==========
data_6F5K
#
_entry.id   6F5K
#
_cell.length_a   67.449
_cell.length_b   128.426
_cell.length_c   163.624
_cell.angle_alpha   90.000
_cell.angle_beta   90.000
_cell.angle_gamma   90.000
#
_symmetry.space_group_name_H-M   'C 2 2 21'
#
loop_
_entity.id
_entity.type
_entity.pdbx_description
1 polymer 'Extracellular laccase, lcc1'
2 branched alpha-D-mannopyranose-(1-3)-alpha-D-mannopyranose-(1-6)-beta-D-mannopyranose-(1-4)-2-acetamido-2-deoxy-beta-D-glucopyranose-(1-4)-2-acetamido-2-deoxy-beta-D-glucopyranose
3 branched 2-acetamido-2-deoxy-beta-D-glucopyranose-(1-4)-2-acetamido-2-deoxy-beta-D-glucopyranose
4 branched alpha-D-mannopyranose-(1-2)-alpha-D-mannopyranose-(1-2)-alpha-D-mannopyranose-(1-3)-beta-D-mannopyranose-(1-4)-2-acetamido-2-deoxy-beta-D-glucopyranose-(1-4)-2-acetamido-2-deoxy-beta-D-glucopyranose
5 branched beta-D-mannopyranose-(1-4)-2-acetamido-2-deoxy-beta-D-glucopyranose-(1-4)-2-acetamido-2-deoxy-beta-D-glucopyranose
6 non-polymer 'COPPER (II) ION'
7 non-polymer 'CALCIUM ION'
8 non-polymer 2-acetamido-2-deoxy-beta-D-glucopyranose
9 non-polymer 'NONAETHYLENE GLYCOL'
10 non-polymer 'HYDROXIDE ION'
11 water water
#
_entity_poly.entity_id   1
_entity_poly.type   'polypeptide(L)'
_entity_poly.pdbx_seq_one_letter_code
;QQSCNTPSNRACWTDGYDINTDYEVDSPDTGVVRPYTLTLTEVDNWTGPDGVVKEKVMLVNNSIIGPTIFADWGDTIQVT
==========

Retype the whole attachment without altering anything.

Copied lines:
data_6F5K
#
_entry.id   6F5K
#
_cell.length_a   67.449
_cell.length_b   128.426
_cell.length_c   163.624
_cell.angle_alpha   90.000
_cell.angle_beta   90.000
_cell.angle_gamma   90.000
#
_symmetry.space_group_name_H-M   'C 2 2 21'
#
loop_
_entity.id
_entity.type
_entity.pdbx_description
1 polymer 'Extracellular laccase, lcc1'
2 branched alpha-D-mannopyranose-(1-3)-alpha-D-mannopyranose-(1-6)-beta-D-mannopyranose-(1-4)-2-acetamido-2-deoxy-beta-D-glucopyranose-(1-4)-2-acetamido-2-deoxy-beta-D-glucopyranose
3 branched 2-acetamido-2-deoxy-beta-D-glucopyranose-(1-4)-2-acetamido-2-deoxy-beta-D-glucopyranose
4 branched alpha-D-mannopyranose-(1-2)-alpha-D-mannopyranose-(1-2)-alpha-D-mannopyranose-(1-3)-beta-D-mannopyranose-(1-4)-2-acetamido-2-deoxy-beta-D-glucopyranose-(1-4)-2-acetamido-2-deoxy-beta-D-glucopyranose
5 branched beta-D-mannopyranose-(1-4)-2-acetamido-2-deoxy-beta-D-glucopyranose-(1-4)-2-acetamido-2-deoxy-beta-D-glucopyranose
6 non-polymer 'COPPER (II) ION'
7 non-polymer 'CALCIUM ION'
8 non-polymer 2-acetamido-2-deoxy-beta-D-glucopyranose
9 non-polymer 'NONAETHYLENE GLYCOL'
10 non-polymer 'HYDROXIDE ION'
11 water water
#
_entity_poly.entity_id   1
_entity_poly.type   'polypeptide(L)'
_entity_poly.pdbx_seq_one_letter_code
;QQSCNTPSNRACWTDGYDINTDYEVDSPDTGVVRPYTLTLTEVDNWTGPDGVVKEKVMLVNNSIIGPTIFADWGDTIQVT